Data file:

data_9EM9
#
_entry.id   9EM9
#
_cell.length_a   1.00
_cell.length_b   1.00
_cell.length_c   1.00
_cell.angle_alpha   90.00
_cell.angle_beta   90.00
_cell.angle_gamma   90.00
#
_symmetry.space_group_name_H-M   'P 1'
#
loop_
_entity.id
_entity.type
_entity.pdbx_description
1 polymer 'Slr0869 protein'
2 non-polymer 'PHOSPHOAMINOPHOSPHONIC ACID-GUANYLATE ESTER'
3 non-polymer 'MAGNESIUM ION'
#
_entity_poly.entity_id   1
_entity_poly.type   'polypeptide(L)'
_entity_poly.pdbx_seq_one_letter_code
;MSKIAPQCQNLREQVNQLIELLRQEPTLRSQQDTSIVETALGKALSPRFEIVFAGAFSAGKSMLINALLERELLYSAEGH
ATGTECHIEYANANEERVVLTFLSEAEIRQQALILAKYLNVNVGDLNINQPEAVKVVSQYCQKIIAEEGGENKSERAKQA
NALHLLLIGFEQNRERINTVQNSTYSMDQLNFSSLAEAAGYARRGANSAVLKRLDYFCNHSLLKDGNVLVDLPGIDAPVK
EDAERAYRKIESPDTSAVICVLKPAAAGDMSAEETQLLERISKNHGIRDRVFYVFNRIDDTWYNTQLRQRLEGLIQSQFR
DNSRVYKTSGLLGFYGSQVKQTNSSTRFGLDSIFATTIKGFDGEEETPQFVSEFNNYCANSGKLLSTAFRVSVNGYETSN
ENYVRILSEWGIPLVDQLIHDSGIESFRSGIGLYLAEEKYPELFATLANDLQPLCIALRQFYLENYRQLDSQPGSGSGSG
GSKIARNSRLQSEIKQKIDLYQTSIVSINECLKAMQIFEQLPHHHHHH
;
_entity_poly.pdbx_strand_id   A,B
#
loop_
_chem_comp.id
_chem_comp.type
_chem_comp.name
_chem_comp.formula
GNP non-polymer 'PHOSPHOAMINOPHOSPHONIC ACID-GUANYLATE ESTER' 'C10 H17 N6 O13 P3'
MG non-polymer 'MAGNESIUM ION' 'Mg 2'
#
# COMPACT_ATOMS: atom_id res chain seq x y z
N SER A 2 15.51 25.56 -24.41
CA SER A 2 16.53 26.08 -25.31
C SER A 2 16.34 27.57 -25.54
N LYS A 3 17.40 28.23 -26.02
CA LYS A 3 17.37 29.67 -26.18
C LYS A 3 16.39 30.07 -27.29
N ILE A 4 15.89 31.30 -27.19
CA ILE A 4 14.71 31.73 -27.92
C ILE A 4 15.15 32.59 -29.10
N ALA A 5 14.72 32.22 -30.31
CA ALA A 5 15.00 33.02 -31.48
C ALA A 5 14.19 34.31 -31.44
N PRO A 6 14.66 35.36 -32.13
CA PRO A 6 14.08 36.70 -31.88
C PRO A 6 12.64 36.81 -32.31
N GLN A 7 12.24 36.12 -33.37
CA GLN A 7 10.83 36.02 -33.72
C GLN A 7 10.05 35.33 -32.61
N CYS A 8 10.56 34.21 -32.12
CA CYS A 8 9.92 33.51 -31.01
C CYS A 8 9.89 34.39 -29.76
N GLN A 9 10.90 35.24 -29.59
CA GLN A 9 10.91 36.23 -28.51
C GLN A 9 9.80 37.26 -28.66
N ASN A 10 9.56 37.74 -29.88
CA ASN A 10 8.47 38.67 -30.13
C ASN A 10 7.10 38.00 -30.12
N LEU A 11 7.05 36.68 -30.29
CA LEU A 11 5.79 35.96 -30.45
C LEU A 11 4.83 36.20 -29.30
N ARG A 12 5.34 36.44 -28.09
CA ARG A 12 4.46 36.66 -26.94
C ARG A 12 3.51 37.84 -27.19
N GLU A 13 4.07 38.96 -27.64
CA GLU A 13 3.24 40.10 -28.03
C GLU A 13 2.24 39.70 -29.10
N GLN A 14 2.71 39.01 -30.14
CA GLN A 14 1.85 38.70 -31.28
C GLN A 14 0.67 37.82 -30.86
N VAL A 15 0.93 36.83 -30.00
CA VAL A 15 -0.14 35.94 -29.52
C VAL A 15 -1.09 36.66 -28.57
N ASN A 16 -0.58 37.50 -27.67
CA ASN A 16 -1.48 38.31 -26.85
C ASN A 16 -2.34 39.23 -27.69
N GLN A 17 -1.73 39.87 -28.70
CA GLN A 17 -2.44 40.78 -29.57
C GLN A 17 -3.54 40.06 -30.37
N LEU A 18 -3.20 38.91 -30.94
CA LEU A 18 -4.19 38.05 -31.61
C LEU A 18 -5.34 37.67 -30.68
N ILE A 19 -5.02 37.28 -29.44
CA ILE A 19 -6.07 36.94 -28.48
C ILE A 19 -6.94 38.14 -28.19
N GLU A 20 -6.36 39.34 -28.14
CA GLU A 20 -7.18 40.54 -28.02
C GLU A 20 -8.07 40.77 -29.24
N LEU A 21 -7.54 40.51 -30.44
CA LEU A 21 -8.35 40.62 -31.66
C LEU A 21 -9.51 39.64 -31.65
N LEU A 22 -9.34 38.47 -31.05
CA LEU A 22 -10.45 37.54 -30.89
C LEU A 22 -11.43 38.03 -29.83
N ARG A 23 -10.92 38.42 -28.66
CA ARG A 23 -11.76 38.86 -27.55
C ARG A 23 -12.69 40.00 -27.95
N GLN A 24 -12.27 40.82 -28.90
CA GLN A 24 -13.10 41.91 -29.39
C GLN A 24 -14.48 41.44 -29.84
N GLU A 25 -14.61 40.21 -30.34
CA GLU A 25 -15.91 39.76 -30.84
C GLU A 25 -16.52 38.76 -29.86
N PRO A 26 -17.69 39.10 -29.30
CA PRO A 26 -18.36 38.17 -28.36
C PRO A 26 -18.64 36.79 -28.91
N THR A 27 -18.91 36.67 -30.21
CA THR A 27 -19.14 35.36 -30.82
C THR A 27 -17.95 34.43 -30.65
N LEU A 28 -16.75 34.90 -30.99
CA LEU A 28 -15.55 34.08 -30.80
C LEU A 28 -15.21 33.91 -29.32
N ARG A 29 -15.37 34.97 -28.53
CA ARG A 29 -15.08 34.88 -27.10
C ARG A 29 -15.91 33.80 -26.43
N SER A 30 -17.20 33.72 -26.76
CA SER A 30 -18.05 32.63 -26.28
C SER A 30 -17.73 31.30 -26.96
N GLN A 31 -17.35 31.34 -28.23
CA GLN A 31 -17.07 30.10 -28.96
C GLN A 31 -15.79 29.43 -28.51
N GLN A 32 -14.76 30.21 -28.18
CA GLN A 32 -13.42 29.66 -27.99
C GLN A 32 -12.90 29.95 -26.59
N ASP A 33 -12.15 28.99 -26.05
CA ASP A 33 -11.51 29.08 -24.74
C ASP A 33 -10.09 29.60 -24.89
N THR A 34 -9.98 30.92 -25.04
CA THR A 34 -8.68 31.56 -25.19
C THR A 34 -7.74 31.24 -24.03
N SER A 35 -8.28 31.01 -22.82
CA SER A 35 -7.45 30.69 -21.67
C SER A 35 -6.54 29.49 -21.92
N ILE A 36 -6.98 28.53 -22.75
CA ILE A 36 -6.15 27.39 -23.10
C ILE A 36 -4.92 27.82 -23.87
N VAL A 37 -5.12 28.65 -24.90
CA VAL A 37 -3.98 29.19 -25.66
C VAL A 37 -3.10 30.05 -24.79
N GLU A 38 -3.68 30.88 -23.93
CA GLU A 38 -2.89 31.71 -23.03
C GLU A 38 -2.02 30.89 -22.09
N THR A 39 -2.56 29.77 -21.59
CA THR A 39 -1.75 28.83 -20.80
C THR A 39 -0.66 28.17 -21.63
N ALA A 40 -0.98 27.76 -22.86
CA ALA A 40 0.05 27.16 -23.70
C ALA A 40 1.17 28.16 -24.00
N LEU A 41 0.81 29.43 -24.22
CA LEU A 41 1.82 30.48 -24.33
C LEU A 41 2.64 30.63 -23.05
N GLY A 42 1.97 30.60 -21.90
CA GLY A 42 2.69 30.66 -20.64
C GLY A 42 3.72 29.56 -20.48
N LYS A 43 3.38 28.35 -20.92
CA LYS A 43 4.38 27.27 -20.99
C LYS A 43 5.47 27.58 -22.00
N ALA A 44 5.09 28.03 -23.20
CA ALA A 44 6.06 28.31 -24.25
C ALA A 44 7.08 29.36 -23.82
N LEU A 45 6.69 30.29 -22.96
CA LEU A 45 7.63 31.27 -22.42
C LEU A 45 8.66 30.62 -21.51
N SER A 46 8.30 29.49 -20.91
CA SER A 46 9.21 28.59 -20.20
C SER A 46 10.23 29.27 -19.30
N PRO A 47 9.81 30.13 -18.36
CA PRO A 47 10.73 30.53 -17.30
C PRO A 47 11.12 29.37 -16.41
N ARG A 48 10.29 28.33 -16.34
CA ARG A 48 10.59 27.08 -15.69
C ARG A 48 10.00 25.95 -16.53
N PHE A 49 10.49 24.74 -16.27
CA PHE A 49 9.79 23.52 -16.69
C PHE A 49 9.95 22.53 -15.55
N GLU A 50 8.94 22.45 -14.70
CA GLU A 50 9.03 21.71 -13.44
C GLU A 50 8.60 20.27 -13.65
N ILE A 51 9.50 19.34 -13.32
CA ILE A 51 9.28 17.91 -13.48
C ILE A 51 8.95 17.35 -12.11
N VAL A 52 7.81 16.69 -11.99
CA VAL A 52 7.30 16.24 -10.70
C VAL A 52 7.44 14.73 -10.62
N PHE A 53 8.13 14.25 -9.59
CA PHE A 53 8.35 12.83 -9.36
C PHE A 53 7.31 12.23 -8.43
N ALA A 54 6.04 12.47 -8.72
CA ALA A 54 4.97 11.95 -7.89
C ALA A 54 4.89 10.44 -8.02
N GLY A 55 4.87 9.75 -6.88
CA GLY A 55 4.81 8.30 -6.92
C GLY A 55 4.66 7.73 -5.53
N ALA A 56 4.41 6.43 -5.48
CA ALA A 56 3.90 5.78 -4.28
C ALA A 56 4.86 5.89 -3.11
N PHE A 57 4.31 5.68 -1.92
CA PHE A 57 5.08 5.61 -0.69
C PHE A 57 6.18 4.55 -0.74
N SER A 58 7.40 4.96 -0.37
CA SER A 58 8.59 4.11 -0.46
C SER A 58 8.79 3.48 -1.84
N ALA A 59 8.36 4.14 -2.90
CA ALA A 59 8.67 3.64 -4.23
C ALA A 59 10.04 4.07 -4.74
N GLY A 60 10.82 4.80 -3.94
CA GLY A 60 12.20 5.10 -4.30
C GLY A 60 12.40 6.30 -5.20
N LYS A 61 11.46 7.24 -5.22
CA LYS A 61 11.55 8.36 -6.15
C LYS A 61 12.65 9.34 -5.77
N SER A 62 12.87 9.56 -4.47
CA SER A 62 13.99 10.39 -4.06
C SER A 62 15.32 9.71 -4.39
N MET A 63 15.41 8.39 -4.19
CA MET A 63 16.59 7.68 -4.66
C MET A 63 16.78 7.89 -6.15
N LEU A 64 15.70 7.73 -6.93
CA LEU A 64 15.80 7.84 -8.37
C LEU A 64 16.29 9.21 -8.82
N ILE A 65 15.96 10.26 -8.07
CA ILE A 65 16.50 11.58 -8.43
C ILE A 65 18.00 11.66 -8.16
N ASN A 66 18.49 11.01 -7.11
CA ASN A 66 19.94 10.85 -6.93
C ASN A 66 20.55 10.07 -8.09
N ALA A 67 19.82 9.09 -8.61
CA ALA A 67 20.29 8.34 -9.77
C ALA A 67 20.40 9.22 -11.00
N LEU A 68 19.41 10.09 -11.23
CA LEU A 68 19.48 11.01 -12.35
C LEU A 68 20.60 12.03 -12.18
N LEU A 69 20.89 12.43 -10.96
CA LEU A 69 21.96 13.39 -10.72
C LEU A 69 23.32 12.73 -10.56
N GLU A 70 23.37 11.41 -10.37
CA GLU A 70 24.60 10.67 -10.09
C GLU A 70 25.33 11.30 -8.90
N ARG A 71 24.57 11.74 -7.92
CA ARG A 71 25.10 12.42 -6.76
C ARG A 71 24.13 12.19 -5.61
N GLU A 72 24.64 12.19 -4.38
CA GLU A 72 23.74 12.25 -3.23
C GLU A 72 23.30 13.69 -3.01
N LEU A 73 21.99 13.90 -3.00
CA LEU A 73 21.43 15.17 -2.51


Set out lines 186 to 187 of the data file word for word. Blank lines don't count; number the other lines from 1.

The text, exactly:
CA PHE A 49 9.79 23.52 -16.69
C PHE A 49 9.95 22.53 -15.55